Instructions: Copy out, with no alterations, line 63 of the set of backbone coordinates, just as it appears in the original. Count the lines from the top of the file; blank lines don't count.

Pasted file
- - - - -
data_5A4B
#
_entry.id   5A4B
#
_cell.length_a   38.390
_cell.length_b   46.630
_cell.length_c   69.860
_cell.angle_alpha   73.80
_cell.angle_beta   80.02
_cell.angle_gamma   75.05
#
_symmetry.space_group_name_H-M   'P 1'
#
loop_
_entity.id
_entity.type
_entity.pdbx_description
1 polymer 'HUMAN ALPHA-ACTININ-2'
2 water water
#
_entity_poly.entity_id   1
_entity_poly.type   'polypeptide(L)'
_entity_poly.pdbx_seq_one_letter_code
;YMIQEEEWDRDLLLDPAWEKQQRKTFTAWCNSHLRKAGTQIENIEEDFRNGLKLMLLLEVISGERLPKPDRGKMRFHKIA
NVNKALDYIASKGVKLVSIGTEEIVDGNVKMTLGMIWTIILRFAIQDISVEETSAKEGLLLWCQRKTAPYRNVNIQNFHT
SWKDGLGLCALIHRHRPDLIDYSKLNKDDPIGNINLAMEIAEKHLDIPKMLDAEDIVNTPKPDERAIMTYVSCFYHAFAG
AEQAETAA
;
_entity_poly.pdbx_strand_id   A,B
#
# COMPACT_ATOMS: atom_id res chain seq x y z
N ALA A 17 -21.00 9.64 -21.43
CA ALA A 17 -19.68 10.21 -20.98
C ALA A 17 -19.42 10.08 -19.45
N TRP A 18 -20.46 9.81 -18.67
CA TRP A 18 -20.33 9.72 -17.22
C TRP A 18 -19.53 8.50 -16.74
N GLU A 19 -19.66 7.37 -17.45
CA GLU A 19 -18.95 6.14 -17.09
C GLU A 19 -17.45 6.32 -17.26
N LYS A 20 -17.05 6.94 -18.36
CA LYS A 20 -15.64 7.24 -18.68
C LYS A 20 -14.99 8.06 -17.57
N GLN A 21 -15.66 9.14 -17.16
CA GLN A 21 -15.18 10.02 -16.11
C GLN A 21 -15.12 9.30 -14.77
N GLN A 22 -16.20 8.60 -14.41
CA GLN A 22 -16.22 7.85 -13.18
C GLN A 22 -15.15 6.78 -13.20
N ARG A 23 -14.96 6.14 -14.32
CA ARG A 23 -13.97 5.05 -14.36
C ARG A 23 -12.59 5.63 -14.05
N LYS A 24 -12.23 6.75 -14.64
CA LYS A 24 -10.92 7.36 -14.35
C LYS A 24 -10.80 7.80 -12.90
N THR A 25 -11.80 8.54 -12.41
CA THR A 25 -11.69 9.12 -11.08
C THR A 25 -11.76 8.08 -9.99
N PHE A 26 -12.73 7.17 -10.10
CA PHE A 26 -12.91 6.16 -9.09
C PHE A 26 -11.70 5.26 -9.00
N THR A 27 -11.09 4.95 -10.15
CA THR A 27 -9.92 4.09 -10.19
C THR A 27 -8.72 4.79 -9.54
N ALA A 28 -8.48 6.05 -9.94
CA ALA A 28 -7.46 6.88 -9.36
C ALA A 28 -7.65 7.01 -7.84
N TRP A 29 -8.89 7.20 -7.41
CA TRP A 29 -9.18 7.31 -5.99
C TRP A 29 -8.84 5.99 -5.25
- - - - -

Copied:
CA THR A 27 -9.92 4.09 -10.19